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See the Light in Maine

Let the lighthouses lead you along the state's rocky coast during this four-day road trip.

June 2005

The famous lighthouses of the Maine coast punctuate this 400-mile driving tour, from the shipbuilding center of Bath to the beacon at West Quoddy Head, where dawn first touches the continental United States. Maine's summer is short and sweet, but daylight starts early and lingers late. That gives you ample time to hop from lighthouse to lighthouse, hike broad ledges above the ocean, explore fishing villages, and, of course, hunker down at a picnic table with a steamed lobster and an ear of corn. You could even add a few days offshore on painterly Monhegan Island or the wild headlands of Isle au Haut, each with its own beacon winking out to sea. Just keep heading for the lights.

Travel tip: If you're coming from a distance, fly into Portland, pick up a rental car, and follow I-95 north to 295 north to U.S. Route 1 in Bath, a major ship-repair port.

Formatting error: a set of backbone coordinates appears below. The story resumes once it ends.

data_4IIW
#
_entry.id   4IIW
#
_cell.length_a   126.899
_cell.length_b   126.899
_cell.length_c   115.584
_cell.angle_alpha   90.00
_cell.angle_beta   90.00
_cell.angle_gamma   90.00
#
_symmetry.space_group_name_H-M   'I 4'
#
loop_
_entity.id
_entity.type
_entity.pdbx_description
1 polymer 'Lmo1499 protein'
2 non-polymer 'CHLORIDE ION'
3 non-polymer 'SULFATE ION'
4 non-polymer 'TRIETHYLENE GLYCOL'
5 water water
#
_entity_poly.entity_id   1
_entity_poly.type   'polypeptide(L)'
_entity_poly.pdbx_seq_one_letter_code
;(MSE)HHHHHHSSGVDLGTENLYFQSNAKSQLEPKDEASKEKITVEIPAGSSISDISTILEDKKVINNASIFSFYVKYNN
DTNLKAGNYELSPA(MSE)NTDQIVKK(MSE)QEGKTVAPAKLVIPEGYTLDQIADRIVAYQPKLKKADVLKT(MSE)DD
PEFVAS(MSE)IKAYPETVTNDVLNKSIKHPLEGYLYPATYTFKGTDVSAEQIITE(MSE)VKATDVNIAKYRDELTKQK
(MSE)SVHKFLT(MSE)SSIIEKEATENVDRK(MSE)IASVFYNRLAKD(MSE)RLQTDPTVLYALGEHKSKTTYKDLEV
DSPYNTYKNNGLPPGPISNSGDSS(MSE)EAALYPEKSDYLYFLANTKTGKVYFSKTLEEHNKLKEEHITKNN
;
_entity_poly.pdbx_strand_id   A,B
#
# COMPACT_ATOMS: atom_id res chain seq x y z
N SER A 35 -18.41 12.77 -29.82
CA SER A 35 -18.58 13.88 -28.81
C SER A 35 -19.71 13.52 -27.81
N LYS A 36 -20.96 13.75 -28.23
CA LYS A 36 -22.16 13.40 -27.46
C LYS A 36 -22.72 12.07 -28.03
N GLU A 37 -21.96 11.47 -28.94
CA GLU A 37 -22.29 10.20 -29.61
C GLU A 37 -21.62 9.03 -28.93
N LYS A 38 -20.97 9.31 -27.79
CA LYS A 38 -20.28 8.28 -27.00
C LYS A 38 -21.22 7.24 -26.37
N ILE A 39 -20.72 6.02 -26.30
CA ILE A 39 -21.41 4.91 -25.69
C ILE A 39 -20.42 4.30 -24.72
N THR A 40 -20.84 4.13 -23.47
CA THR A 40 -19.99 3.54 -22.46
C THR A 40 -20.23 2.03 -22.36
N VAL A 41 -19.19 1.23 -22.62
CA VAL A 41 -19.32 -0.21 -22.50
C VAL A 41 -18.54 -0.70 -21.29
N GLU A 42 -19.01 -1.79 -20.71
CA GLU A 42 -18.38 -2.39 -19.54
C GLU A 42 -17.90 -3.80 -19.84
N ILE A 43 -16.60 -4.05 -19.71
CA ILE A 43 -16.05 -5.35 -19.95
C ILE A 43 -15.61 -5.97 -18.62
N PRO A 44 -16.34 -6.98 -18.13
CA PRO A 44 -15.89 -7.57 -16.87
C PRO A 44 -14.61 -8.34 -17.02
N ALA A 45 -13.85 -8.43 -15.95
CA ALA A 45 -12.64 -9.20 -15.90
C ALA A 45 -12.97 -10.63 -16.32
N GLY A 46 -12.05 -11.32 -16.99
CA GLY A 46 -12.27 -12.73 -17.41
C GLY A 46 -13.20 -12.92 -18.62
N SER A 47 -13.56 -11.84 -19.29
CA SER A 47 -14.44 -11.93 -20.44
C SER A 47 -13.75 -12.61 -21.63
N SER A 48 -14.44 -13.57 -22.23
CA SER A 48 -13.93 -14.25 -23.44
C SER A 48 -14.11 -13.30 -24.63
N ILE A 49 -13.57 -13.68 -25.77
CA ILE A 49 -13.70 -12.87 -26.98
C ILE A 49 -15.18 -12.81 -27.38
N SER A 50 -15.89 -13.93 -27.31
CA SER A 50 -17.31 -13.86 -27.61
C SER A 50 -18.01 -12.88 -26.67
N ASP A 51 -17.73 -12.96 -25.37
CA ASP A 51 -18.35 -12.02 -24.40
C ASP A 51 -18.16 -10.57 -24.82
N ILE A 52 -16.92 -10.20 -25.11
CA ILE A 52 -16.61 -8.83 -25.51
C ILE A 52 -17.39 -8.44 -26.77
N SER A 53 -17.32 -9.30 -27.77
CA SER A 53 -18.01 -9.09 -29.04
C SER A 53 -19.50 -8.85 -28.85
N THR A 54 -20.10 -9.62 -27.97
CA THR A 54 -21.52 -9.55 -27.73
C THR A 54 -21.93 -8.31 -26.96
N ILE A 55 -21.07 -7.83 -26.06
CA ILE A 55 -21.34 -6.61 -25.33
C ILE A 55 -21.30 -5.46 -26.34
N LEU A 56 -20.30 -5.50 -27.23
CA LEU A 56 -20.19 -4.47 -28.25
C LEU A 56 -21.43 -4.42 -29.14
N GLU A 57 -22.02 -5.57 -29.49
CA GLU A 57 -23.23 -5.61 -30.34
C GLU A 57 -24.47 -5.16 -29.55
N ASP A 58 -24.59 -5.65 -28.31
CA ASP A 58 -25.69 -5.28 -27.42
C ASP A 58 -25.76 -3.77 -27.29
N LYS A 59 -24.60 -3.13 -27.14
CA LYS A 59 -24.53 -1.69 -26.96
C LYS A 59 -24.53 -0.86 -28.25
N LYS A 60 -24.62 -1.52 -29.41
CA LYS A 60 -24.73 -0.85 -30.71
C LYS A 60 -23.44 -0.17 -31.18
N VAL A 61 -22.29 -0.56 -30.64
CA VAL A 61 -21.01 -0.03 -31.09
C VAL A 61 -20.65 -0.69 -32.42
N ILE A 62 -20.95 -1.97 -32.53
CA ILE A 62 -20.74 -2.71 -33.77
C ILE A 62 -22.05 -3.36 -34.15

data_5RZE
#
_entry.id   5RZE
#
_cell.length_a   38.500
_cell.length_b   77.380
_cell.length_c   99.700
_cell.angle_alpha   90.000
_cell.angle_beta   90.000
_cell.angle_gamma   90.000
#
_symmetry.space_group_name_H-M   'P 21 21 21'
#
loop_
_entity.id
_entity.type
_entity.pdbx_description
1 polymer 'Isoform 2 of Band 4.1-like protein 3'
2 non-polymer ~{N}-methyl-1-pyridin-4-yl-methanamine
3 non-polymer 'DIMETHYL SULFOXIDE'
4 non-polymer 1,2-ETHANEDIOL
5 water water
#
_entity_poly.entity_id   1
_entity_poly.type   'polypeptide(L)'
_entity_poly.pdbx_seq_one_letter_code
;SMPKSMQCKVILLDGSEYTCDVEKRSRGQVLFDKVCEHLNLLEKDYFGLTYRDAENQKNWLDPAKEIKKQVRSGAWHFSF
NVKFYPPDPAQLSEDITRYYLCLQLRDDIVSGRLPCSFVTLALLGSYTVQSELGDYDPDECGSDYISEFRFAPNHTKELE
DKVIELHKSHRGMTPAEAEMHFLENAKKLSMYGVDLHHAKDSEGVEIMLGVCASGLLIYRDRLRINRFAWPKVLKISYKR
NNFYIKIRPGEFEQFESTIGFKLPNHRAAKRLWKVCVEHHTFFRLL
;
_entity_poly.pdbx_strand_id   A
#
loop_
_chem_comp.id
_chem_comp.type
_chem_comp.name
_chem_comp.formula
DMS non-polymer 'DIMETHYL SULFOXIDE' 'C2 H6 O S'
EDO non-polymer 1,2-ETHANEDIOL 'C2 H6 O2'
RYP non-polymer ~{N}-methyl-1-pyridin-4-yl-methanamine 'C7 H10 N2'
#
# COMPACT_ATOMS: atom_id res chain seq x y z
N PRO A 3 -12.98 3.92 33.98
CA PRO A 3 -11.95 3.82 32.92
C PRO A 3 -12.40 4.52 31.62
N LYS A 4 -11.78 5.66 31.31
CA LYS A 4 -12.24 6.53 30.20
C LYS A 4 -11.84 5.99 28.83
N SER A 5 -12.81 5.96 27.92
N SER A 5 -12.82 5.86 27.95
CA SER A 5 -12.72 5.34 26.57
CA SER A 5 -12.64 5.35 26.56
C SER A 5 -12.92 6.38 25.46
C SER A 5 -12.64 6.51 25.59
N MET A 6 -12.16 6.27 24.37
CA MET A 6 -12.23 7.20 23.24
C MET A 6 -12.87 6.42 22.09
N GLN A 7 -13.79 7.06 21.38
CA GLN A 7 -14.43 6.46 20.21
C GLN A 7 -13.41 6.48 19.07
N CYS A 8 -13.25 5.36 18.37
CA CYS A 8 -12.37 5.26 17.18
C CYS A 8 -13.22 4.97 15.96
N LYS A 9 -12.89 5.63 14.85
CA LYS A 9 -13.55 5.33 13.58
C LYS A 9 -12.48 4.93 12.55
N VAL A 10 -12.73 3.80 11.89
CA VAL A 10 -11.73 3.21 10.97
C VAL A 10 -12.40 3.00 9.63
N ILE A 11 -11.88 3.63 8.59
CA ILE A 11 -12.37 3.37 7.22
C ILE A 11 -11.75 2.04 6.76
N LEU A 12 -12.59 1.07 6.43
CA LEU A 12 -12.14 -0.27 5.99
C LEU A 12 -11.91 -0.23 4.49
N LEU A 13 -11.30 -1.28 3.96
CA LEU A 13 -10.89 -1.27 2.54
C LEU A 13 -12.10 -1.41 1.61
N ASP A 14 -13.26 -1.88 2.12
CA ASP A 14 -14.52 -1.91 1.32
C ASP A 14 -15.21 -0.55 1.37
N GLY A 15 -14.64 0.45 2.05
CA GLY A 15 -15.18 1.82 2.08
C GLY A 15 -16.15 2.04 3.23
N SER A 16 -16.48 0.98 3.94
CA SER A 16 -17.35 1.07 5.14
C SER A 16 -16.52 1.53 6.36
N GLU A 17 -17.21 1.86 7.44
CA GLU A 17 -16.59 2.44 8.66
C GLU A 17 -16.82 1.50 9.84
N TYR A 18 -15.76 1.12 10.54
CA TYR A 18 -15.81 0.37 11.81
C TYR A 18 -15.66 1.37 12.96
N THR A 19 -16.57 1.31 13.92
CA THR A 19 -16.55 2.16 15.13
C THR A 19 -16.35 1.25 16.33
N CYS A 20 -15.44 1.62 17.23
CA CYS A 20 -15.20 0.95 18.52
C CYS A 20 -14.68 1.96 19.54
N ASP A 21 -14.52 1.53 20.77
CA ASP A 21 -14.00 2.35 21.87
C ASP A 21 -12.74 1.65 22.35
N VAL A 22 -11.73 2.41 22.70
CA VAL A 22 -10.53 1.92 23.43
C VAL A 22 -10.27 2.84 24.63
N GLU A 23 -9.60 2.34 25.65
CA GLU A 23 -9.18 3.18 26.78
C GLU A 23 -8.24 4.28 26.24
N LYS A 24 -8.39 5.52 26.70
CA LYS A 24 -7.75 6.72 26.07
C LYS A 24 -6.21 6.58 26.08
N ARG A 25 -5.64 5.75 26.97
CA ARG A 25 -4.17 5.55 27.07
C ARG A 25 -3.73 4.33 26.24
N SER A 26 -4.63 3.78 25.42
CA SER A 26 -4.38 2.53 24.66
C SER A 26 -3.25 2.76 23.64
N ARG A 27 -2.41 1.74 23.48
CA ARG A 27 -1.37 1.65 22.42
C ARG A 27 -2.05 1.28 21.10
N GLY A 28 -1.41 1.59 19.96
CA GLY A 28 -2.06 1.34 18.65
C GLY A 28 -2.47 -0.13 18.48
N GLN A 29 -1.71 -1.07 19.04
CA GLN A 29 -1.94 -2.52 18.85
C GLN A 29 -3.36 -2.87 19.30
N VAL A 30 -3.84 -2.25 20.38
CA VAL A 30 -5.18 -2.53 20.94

Food and travel writers Patricia Harris and David Lyon are coauthors of The Meaning of Food, the companion volume to the PBS series of the same name.

Day One: Coming into Lobster Land

Your first stop is the Maine Maritime Museum (243 Washington St., Bath; 207-443-1316,, which tells just enough about the art and science of boatbuilding to help you appreciate the variety of vessels in the harbors. You'll see how timbers are transformed into vessels of all types and learn to distinguish the lines of a humble peapod rowboat, a lobster boat, or a sleek racing sloop.

U.S. Route 1 is the main highway for this trip, with detours along the way that meander the peninsulas and lead to jumping-off points for islands dangling off the coast. For your first crustacean, follow U.S. Route 127 south to the wharf at Five Islands Lobster Company (1447 Five Islands Rd., Five Islands; 207-371-2990). As fishermen unload their catch at the dock, relish your lobster and contemplate Hendricks Head Light on the north end of the harbor. The next stop is the iconic white tower of Pemaquid Point Lighthouse, two peninsulas north at the end of U.S. Route 130, where scrambling over the shore boulders will help work off lunch.